Sunday, September 12, 2010

The Tram Shed.

The Mambochino coffee shop and café that has occupied a single unit opposite Argos in the Erith Riverside Shopping Centre has now moved to bigger premises. It has now opened in the double units on the corner opposite Wilkinson's and Spec Savers, as per the photo above - click for a larger view. The doors opened for the first time yesterday morning. They have been advertising for extra staff, which has to be a positive move for local employment. As I have previously written, there are very few places, other than fast food outlets to eat in and around Erith town. One notable exception to this is the T-Bone Cafe in Fraser Road - see further down for more details.

I see that plans are afoot to build a new campus building for Bexley College on the piece of waste ground between the old Erith Library site, and Erith station. The land has been laid waste for years; it used to be the location of the old Erith Tram Shed. I can dimly recall going to visit the place as a child, when they held an open day. This was long after the trams had ceased to run; if memory serves, the open day was organised by the local historical society. I think this would be an excellent use for the space; it has good public transport links to the rest of the borough, it is close to Erith town centre, and will retain Erith's college identity, now that the site in Fraser Road is being wound down. Rumours persist that the old college tower block will be converted into residential flats. In the current harsh economic climate, I don't see that this would be viable – after all, who would want to pay premium money to live in Erith? If you want modern, designer apartment living in South East London, you are more likely to choose the Woolwich Arsenal development, with its' better links to both the City of London, and Docklands, along with better doorstep facilities, such as the Dial Arch restaurant and pub.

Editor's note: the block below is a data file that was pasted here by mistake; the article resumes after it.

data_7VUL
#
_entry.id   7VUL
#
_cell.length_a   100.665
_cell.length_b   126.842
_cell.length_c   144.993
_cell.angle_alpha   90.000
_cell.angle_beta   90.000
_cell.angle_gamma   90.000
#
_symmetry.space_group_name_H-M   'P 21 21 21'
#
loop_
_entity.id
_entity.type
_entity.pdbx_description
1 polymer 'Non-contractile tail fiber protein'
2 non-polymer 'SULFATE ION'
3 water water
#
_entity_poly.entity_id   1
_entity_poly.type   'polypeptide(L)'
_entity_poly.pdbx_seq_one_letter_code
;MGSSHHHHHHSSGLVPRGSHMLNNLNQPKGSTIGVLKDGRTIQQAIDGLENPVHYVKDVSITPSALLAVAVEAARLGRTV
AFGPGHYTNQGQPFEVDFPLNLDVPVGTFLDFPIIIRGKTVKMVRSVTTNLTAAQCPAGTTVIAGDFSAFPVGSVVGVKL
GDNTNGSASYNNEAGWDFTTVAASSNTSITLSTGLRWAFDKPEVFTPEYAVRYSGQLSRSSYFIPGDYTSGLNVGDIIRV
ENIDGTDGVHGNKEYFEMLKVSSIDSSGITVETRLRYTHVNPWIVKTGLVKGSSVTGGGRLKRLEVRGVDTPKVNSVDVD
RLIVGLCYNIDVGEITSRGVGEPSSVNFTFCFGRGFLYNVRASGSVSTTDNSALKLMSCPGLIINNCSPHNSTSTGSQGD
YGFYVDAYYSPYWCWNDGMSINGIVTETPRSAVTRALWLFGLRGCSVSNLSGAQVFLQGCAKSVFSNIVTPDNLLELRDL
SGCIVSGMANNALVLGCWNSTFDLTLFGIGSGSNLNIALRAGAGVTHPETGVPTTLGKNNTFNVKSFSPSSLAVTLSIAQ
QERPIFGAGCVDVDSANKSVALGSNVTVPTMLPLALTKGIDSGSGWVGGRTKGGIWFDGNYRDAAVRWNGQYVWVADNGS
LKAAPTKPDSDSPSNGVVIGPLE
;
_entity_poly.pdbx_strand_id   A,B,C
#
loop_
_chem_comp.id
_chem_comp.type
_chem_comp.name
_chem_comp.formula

The photo above of the old Erith Tram Shed building in the 1970's is credited to Steve Thoroughgood - local historial, archivist and photographer. He's documented Erith to an extent that I could only aspire to, and he doesn't even live here!